Under the reasonable person standard, I believe that the jury would find that Dilbert was not negligent. Dilbert did foresee the risk of fire, but the risk of harm to Perkins was apparently low because of the "considerable distance" that the sparks had to travel to Perkins' yard. Of course, if Perkins' yard did catch on fire, substantial damage was likely to result because of the tall dry weeds in his yard. I believe that this risk was justified. By storing the rags Dilbert was protecting the environment from damage by the toxic pesticide. He properly took action himself because he could not call on a government agency to do the cleanup. By poking holes in the bag, and storing the bag in the barbeque, Dilbert took precautions that appeared prudent. Dilbert could have taken more stringent precautions, such as storing the rags in a fireproof container, but obtaining such a container is probably too expensive and too inconvenient in this case because Dilbert would most likely never have to use the container again.
If the jury did find Dilbert negligent, he would still have a chance of escaping liability by arguing that Perkins was barred by contributory negligence because she permitted her weeds to grow too tall. There are two theories. The first is negligence per se for violating the city ordinance. Dilbert would have to persuade the court that the ordinance was a safety measure designed to protect the class of persons to which Perkins belongs (homeowners) from the type of harm that Perkins suffered (fire damage). Without more information (such as the title of the ordinance or the location of the ordinance within the structure of the city's code) it is impossible to determine whether fire prevention was the purpose. It may be, for example, that the purpose was beautification, in which case negligence per se would not apply. Assuming Dilbert could show that the ordinance was designed to prevent Perkins' harm, Perkins would be barred by contributory negligence per se.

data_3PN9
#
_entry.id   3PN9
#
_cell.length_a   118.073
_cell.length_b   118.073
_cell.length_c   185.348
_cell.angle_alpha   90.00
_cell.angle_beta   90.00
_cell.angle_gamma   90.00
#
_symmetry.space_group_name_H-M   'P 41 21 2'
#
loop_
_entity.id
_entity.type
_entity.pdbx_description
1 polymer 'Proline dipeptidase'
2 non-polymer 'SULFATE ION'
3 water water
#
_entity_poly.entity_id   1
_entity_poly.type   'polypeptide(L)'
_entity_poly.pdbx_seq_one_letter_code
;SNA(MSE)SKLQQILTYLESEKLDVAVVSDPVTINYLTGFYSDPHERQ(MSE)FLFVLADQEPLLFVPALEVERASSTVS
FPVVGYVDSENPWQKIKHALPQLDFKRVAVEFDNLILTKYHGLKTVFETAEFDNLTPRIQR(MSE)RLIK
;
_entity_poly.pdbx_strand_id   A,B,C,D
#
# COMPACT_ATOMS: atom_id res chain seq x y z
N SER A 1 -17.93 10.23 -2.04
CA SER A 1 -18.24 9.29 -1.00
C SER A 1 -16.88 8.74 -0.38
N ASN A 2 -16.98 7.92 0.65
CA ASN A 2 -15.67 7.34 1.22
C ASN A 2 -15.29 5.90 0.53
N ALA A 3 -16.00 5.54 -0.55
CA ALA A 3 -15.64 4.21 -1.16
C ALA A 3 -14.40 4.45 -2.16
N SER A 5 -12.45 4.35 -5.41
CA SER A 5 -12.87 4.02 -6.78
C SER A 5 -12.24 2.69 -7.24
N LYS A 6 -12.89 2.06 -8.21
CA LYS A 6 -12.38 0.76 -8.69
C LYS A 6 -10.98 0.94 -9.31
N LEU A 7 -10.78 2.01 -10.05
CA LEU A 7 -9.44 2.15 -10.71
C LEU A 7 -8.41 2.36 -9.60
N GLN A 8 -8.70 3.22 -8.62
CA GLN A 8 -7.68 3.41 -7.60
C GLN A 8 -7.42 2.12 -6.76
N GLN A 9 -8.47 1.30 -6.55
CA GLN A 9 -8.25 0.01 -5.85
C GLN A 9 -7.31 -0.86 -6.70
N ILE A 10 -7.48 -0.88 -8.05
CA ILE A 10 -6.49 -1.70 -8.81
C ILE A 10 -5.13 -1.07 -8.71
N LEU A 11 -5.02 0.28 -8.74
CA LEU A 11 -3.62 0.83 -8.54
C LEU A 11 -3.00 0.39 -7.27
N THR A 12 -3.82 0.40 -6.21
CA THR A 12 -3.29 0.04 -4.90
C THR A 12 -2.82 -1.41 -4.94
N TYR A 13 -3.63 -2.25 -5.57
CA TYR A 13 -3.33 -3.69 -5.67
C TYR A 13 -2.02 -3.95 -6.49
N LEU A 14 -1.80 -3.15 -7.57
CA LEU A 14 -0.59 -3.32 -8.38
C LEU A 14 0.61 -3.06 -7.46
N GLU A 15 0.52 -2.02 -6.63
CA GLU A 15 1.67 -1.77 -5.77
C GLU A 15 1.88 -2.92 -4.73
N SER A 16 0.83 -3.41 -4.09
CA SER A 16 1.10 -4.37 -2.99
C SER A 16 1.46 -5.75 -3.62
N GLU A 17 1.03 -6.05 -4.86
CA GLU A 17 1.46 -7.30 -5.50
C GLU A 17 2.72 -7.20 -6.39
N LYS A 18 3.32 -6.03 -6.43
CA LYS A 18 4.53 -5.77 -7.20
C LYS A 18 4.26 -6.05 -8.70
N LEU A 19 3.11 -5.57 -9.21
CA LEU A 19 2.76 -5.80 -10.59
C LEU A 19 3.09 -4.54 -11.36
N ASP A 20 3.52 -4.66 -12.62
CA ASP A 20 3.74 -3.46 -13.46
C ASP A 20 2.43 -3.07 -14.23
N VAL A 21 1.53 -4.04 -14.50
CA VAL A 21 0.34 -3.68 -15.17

Even if negligence per se does not apply, Dilbert could still argue that Perkins was contributorily negligent. The risk of fire was clearly foreseeable to Perkins because the weeds were very tall, very dry, and the season was dry. Such a fire was likely to cause serious damage to Perkins. The risk Perkins took was probably not reasonable because her weeds probably did very little to enhance the environment (her reason for growing the weeds). Therefore, I think that the utility of her conduct was outweighed by the risk of fire damage. Causation is present. If Perkins had cut her weeds, the fire would not have occurred.
I think that Dilbert was not negligent. But if he was, Perkins action would be barred by her contributory negligence.
Did Doctor commit a battery? By transfusing the HIV contaminated blood she clearly acted, and this act caused a harmful contact because the HIV virus in the blood caused AIDS, a deadly disease. But Doctor is not liable for battery unless she intended to cause either a harmful or an offensive touching (or imminent apprehension thereof). Doctor clearly did not intend to cause AIDS because she did not know that the blood was contaminated. The facts do not make clear whether Doctor injected an IV needle into Patient's vein in order to transfuse the blood. Another possibility is that Doctor transfused the blood by using an IV that had previously been put in Patient's vein for general purpose use (to put all medicines or liquids into Patient's body). If Doctor did transfuse the blood by injecting a needle, she would have intended to cause harm. This is because the needle would have damaged Patient's tissue when it pierced the vein, and Doctor would have purposefully caused this damage. The intent to cause the harmful touching (the needle stick), combined with the harmful touching (the needle stick and the AIDS), make Doctor liable for battery and all resulting damage. Patient's consent to a blood transfusion would be no defense because Patient restricted his consent to a transfusion of "family-blood" only, and Doctor exceeded this restriction by transfusion non-family blood.